Nicolas C. GONZALEZ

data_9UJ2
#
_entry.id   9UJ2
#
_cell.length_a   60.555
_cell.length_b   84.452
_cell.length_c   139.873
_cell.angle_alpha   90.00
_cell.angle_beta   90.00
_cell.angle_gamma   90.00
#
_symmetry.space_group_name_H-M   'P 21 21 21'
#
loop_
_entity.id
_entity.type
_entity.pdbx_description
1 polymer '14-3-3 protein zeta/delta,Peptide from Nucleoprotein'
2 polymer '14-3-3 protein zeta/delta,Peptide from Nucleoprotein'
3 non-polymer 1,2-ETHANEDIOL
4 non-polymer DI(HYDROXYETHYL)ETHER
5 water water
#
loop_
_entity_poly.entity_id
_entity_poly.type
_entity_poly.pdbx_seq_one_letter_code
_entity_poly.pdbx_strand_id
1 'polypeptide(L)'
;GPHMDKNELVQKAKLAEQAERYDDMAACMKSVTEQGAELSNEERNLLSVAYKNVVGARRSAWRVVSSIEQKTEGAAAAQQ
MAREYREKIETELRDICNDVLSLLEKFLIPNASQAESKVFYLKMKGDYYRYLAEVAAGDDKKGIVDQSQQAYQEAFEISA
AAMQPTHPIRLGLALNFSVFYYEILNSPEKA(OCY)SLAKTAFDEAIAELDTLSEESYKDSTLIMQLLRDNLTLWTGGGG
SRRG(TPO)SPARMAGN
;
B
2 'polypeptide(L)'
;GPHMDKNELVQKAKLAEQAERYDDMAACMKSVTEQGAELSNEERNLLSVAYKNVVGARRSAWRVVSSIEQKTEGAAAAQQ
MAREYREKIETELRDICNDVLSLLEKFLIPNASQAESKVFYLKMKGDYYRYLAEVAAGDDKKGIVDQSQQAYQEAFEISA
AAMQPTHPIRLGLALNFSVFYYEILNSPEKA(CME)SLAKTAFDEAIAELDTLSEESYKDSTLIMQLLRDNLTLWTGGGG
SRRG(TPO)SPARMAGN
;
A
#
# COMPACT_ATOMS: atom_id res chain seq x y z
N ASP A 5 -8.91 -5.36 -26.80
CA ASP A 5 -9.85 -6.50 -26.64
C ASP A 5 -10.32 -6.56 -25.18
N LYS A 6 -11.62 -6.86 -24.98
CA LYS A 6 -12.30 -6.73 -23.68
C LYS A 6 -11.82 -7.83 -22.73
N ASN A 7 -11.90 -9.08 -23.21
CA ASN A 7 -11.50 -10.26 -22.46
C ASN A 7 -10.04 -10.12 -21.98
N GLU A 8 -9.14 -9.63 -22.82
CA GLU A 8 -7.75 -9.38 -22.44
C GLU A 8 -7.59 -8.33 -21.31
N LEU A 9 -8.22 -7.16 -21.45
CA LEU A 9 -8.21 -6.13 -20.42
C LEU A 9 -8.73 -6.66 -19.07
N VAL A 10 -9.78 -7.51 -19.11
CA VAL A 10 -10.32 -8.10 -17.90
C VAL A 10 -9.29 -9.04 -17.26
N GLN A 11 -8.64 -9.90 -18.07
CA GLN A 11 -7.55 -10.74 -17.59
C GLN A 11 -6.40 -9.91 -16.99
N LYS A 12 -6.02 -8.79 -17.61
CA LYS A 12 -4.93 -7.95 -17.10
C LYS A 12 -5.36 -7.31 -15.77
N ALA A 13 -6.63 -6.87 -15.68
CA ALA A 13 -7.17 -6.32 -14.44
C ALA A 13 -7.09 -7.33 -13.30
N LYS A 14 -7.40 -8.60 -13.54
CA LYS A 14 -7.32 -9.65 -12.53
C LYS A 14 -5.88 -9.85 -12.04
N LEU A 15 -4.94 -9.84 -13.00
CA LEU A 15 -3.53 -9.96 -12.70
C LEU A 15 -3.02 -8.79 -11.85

ABSTRACT: The idea that appearances provide justifications for beliefs—the principle of phenomenal conservatism—is self-evidently true. In the case of cognitive penetration, however, it seems that certain irrational etiologies of a belief may influence the epistemic quality of that belief. Susanna Siegel argues that these etiologies lead to ‘epistemic downgrade.’ Instead of providing us with a decisive objection, cognitive penetration calls for us to clarify our epistemic framework by understanding the formative parts of appearances. In doing so, the two different but inseparable ideas of sensation and intellection provide us with a basis of our appearances. These appearances, in turn, provide us with the objective evidence needed to test our judgements. Thus, the extra-sensory concepts of intellectual identification and the appearances they help form become an epistemic groundwork.